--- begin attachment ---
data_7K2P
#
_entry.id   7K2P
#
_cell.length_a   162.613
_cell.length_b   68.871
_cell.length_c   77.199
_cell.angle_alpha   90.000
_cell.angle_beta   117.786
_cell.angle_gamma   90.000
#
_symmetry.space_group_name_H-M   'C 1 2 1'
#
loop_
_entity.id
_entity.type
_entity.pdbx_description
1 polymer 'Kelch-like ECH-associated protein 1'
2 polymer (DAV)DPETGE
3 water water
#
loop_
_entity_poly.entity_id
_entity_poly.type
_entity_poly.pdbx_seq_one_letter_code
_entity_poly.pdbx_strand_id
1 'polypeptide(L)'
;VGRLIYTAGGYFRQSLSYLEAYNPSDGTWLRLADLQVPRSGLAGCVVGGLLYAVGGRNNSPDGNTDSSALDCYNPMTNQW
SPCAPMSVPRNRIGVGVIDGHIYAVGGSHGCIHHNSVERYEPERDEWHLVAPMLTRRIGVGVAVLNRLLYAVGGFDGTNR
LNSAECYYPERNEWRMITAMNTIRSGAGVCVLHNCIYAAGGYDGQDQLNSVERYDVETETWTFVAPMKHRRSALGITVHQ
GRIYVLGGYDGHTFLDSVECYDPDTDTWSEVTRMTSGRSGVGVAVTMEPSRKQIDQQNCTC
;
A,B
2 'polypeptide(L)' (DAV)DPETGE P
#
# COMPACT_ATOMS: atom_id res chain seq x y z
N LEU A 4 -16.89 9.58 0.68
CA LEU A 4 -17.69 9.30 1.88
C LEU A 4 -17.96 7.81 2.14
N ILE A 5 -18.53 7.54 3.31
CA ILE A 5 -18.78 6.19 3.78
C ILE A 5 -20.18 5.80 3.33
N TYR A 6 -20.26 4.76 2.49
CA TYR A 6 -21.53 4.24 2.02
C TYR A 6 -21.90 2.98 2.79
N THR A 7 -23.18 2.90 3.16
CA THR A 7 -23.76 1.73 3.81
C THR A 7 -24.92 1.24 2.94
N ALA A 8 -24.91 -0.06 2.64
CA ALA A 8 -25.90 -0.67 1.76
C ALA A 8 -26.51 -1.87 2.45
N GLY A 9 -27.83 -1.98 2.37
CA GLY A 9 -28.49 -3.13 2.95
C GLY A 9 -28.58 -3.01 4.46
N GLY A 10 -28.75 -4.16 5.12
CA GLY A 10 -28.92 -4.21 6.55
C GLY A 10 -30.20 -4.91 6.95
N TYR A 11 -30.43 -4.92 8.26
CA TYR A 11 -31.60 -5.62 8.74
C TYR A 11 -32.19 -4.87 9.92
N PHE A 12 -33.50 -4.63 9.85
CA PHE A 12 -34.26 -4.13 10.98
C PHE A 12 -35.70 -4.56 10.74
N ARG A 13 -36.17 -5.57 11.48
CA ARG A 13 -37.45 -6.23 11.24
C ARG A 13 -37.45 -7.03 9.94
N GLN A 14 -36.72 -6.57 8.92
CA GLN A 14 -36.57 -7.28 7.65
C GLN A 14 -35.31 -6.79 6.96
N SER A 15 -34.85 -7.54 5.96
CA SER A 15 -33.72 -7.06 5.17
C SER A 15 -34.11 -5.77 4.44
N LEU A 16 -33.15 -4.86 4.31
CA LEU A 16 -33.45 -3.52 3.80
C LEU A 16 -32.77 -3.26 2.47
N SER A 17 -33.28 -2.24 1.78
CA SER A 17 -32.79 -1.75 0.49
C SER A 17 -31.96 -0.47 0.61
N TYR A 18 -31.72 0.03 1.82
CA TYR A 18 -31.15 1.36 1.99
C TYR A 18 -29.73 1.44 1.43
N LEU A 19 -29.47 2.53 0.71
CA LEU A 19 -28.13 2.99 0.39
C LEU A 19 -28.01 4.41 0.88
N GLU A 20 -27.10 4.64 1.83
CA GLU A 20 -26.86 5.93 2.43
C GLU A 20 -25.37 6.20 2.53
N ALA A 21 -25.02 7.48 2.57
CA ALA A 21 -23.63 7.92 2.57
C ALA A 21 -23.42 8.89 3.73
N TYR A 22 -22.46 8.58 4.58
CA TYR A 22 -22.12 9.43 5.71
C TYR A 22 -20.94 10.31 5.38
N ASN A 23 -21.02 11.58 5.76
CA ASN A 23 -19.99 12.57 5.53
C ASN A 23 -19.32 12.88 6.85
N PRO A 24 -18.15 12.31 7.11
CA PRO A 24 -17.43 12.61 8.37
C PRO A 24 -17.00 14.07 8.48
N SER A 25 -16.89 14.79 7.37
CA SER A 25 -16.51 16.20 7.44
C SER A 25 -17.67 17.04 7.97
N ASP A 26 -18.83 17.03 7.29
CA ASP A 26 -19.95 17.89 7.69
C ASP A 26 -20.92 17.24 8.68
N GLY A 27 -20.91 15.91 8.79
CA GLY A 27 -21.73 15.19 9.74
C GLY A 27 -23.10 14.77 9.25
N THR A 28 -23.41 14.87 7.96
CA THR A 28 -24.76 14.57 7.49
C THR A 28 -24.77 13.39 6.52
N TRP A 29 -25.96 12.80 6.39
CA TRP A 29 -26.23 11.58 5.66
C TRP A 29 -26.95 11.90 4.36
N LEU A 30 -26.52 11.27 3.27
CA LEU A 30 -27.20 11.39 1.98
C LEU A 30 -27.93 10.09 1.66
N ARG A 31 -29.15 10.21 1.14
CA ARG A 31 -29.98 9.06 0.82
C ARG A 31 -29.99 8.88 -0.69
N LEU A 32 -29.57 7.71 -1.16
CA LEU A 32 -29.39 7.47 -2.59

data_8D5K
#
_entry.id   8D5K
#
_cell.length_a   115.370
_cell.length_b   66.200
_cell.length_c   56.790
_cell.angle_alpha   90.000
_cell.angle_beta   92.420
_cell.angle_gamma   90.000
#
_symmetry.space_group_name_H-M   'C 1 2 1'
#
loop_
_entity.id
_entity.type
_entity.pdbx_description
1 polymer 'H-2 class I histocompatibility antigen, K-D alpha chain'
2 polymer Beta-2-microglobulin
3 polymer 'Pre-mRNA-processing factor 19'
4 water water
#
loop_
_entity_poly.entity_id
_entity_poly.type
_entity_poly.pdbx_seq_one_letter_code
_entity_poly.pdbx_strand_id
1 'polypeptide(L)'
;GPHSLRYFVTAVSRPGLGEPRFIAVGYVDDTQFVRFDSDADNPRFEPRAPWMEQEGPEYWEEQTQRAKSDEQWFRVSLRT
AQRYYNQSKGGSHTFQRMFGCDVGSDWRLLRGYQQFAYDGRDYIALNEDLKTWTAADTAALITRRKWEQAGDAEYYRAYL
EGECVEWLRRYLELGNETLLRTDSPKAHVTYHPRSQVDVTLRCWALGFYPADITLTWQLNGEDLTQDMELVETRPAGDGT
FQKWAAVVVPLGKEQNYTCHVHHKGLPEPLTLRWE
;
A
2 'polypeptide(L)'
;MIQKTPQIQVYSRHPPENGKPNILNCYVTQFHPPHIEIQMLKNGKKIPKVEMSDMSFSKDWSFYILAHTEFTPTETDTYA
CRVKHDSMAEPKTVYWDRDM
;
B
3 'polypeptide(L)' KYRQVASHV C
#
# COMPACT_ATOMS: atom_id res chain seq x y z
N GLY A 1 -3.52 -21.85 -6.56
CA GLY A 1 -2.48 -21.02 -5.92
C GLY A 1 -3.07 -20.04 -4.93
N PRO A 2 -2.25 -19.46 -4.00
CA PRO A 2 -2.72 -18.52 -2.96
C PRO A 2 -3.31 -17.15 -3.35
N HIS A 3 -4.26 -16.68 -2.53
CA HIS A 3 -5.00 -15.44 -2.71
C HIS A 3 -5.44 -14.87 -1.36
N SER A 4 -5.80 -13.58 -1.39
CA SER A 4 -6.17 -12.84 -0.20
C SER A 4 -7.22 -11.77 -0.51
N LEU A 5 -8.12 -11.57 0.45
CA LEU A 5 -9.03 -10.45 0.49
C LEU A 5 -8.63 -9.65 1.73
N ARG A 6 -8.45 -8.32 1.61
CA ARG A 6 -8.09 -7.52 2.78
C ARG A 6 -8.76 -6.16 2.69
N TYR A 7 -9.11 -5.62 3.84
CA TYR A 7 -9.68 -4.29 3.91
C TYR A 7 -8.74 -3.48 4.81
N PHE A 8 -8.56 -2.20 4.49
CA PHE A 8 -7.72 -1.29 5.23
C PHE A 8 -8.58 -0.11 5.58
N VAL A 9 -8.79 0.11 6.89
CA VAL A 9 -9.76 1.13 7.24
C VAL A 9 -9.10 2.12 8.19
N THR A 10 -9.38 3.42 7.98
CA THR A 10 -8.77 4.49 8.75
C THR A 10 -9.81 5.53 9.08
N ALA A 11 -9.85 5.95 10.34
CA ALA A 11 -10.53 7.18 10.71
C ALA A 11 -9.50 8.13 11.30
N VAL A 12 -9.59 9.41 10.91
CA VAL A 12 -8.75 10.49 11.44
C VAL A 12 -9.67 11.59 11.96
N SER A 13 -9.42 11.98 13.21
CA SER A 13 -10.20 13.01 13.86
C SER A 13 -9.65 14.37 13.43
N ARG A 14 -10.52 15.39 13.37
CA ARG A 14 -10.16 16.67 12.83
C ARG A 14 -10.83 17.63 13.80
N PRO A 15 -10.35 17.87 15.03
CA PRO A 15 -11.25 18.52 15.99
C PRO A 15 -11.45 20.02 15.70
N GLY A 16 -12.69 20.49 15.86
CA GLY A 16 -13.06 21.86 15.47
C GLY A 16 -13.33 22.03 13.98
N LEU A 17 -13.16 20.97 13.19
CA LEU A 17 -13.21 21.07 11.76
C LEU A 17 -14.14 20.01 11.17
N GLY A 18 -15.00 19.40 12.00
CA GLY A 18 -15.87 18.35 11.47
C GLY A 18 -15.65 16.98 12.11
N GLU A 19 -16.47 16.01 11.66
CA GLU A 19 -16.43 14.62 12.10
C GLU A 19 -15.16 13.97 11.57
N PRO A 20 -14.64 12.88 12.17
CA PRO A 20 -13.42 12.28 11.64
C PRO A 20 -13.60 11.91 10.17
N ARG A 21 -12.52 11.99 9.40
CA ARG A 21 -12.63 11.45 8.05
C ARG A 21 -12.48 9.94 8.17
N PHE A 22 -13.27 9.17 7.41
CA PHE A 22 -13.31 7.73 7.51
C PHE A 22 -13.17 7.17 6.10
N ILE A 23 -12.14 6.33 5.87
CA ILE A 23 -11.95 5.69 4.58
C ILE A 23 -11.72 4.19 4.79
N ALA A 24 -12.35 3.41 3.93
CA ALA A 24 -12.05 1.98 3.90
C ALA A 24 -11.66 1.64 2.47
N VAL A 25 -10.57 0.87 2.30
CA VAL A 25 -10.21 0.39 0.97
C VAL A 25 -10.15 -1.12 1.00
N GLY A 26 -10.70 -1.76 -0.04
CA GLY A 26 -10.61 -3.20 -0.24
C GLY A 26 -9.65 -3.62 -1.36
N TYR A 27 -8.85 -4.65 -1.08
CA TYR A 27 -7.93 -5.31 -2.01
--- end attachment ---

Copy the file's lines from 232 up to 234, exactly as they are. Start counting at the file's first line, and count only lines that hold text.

CA ILE A 23 -11.95 5.69 4.58
C ILE A 23 -11.72 4.19 4.79
N ALA A 24 -12.35 3.41 3.93